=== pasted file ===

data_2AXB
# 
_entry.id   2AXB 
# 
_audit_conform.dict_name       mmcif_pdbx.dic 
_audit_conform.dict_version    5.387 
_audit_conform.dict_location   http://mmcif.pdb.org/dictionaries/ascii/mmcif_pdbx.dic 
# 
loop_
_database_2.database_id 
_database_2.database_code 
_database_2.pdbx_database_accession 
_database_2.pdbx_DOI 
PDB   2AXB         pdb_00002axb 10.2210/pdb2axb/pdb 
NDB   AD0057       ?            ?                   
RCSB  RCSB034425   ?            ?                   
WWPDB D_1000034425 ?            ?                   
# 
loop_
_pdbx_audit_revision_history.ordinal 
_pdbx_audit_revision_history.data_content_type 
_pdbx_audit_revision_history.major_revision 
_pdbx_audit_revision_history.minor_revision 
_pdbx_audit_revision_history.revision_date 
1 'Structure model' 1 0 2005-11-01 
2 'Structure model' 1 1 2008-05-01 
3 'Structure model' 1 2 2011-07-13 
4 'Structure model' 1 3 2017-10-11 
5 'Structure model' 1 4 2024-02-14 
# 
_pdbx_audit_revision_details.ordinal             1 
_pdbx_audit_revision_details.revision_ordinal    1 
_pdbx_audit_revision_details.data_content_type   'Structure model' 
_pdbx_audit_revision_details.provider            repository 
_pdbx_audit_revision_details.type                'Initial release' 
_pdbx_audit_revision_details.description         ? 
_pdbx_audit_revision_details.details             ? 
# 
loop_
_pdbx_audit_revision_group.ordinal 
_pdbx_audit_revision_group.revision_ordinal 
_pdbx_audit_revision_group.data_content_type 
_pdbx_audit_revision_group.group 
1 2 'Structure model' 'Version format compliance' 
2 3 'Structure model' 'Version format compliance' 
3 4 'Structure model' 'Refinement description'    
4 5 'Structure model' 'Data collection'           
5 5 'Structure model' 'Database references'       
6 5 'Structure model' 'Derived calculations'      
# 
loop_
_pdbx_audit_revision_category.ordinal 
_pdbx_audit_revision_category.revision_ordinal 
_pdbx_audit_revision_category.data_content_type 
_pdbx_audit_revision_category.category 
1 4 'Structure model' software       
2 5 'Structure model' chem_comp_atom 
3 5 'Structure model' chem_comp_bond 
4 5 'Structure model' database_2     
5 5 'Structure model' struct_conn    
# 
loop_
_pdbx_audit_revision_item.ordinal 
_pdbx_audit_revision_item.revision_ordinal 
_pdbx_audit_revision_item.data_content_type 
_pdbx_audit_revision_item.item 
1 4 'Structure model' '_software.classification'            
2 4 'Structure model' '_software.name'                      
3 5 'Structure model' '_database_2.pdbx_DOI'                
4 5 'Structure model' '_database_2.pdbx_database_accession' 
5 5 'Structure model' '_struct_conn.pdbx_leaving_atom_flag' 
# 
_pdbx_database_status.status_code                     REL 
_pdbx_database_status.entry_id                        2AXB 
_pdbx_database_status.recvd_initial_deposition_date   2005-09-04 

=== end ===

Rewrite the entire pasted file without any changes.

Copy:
data_2AXB
# 
_entry.id   2AXB 
# 
_audit_conform.dict_name       mmcif_pdbx.dic 
_audit_conform.dict_version    5.387 
_audit_conform.dict_location   http://mmcif.pdb.org/dictionaries/ascii/mmcif_pdbx.dic 
# 
loop_
_database_2.database_id 
_database_2.database_code 
_database_2.pdbx_database_accession 
_database_2.pdbx_DOI 
PDB   2AXB         pdb_00002axb 10.2210/pdb2axb/pdb 
NDB   AD0057       ?            ?                   
RCSB  RCSB034425   ?            ?                   
WWPDB D_1000034425 ?            ?                   
# 
loop_
_pdbx_audit_revision_history.ordinal 
_pdbx_audit_revision_history.data_content_type 
_pdbx_audit_revision_history.major_revision 
_pdbx_audit_revision_history.minor_revision 
_pdbx_audit_revision_history.revision_date 
1 'Structure model' 1 0 2005-11-01 
2 'Structure model' 1 1 2008-05-01 
3 'Structure model' 1 2 2011-07-13 
4 'Structure model' 1 3 2017-10-11 
5 'Structure model' 1 4 2024-02-14 
# 
_pdbx_audit_revision_details.ordinal             1 
_pdbx_audit_revision_details.revision_ordinal    1 
_pdbx_audit_revision_details.data_content_type   'Structure model' 
_pdbx_audit_revision_details.provider            repository 
_pdbx_audit_revision_details.type                'Initial release' 
_pdbx_audit_revision_details.description         ? 
_pdbx_audit_revision_details.details             ? 
# 
loop_
_pdbx_audit_revision_group.ordinal 
_pdbx_audit_revision_group.revision_ordinal 
_pdbx_audit_revision_group.data_content_type 
_pdbx_audit_revision_group.group 
1 2 'Structure model' 'Version format compliance' 
2 3 'Structure model' 'Version format compliance' 
3 4 'Structure model' 'Refinement description'    
4 5 'Structure model' 'Data collection'           
5 5 'Structure model' 'Database references'       
6 5 'Structure model' 'Derived calculations'      
# 
loop_
_pdbx_audit_revision_category.ordinal 
_pdbx_audit_revision_category.revision_ordinal 
_pdbx_audit_revision_category.data_content_type 
_pdbx_audit_revision_category.category 
1 4 'Structure model' software       
2 5 'Structure model' chem_comp_atom 
3 5 'Structure model' chem_comp_bond 
4 5 'Structure model' database_2     
5 5 'Structure model' struct_conn    
# 
loop_
_pdbx_audit_revision_item.ordinal 
_pdbx_audit_revision_item.revision_ordinal 
_pdbx_audit_revision_item.data_content_type 
_pdbx_audit_revision_item.item 
1 4 'Structure model' '_software.classification'            
2 4 'Structure model' '_software.name'                      
3 5 'Structure model' '_database_2.pdbx_DOI'                
4 5 'Structure model' '_database_2.pdbx_database_accession' 
5 5 'Structure model' '_struct_conn.pdbx_leaving_atom_flag' 
# 
_pdbx_database_status.status_code                     REL 
_pdbx_database_status.entry_id                        2AXB 
_pdbx_database_status.recvd_initial_deposition_date   2005-09-04 